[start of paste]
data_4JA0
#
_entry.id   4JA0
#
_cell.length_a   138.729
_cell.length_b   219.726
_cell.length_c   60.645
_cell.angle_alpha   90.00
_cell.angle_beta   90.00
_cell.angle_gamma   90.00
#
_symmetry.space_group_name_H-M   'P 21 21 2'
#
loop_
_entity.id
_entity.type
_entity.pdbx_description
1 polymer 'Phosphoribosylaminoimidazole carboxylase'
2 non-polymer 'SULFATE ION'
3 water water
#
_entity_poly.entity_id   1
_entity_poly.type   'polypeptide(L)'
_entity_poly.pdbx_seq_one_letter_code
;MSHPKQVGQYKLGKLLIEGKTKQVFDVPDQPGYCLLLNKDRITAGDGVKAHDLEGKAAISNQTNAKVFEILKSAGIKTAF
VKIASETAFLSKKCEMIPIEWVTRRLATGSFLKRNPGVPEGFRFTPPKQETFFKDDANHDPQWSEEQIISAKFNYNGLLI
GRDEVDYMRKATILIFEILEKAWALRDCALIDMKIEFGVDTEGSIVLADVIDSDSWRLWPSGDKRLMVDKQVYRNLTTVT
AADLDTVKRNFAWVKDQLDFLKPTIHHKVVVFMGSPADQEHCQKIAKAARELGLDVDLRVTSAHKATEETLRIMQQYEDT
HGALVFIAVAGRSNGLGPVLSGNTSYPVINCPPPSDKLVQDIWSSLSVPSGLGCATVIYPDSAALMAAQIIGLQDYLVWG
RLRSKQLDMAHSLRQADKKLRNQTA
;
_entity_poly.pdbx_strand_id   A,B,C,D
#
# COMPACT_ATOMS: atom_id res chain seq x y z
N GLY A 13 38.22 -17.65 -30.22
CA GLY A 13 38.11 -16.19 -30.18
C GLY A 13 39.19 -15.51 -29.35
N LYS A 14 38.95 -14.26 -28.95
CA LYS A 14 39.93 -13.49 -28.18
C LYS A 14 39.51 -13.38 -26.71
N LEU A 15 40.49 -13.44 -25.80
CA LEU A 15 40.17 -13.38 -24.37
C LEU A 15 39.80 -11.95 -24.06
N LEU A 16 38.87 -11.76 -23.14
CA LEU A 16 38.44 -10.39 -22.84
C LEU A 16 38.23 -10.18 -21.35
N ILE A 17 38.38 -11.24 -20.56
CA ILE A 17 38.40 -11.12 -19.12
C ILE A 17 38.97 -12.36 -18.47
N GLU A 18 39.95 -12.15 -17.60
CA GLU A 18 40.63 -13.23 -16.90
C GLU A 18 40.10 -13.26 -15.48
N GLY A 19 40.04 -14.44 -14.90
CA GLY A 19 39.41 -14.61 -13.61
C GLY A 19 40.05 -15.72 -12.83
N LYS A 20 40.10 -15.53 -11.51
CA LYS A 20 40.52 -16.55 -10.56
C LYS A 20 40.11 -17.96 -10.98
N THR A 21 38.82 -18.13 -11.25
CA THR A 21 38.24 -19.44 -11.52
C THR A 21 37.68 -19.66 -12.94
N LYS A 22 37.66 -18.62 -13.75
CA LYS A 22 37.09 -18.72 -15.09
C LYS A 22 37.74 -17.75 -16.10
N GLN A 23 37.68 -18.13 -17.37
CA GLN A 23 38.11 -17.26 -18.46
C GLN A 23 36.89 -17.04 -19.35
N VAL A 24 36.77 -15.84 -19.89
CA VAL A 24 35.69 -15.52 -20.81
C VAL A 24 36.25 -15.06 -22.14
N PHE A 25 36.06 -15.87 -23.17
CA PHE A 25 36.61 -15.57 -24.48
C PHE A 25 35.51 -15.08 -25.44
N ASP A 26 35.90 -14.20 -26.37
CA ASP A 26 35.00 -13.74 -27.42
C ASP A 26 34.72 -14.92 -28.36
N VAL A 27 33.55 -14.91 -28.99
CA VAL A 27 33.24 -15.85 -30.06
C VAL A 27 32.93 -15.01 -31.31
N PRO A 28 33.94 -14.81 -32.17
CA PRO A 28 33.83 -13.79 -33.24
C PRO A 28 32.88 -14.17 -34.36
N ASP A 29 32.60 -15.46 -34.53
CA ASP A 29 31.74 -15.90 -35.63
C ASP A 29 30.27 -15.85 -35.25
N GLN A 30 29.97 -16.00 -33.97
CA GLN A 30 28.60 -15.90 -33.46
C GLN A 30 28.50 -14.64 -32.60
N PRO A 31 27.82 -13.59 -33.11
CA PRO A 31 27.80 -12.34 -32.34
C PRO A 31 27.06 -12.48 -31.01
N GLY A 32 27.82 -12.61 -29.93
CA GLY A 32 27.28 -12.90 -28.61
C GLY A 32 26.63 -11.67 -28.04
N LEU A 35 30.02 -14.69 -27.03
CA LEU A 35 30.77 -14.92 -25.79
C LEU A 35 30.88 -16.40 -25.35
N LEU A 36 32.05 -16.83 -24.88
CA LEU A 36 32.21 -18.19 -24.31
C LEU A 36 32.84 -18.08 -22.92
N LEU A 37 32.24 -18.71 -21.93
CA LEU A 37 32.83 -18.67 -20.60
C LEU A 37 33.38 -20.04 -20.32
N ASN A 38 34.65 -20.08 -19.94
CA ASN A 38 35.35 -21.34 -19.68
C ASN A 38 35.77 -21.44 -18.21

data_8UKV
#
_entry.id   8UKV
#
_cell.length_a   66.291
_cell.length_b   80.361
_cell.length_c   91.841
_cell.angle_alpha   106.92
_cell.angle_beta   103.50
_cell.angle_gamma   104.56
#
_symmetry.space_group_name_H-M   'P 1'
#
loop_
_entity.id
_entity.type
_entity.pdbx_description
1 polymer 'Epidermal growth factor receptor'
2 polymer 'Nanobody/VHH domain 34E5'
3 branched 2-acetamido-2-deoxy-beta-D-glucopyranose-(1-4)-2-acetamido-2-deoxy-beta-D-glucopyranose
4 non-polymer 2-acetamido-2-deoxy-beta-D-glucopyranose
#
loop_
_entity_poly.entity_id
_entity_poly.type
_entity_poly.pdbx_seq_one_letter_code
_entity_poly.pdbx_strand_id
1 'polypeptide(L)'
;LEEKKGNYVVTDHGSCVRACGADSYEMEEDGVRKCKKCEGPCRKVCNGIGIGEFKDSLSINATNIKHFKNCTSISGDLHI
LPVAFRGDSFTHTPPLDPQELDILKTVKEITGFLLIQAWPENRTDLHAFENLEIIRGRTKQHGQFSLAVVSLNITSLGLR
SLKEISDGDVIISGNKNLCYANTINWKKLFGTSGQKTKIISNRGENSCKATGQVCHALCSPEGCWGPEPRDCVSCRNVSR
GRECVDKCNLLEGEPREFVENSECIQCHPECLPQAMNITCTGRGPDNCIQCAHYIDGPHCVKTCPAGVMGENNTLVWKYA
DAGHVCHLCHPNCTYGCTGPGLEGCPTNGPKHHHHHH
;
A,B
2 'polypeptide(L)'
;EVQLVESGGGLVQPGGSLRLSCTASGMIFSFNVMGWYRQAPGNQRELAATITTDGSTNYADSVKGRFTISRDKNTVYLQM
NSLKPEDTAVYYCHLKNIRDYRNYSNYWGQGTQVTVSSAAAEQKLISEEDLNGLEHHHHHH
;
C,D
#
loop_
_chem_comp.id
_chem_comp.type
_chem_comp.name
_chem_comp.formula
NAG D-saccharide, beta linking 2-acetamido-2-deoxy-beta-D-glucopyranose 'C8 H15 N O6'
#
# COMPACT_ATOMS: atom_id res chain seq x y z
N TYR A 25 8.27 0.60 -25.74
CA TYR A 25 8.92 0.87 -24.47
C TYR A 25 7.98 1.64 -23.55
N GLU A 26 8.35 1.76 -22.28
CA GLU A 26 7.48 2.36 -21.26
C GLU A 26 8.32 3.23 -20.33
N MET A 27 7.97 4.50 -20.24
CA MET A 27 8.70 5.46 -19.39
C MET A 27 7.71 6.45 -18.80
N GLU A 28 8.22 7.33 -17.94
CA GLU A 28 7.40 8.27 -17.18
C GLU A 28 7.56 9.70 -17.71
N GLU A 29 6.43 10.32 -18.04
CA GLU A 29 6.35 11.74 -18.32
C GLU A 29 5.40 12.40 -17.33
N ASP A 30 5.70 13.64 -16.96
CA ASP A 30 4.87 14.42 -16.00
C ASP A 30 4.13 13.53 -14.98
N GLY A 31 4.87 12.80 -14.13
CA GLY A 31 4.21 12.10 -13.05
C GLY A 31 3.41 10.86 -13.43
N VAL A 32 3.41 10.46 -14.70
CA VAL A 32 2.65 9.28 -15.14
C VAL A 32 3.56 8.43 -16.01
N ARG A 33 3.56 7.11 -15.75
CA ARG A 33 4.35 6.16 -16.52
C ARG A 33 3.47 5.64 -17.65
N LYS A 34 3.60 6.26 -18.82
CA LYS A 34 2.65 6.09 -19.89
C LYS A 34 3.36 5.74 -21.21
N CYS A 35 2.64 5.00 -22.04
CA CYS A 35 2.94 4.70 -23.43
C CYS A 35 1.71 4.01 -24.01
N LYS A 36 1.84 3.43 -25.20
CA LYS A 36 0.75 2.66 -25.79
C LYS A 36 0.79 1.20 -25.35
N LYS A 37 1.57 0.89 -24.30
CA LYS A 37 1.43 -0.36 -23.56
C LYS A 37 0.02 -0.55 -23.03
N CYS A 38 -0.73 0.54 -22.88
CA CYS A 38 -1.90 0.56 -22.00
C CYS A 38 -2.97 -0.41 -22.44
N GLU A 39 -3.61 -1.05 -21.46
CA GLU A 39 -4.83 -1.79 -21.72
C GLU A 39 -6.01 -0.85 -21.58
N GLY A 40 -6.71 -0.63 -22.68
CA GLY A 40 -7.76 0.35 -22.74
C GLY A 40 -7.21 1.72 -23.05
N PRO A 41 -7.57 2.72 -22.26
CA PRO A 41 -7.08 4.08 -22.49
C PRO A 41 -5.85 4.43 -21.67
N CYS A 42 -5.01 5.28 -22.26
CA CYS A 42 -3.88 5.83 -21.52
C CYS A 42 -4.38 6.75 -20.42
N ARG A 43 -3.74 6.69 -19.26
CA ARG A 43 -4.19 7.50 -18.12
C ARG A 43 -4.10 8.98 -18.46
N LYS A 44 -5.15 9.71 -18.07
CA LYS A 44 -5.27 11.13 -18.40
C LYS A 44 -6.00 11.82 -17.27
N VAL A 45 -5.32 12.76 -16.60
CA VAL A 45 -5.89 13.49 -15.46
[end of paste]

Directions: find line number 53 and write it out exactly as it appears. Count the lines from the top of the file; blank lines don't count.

N GLY A 19 40.04 -14.44 -14.90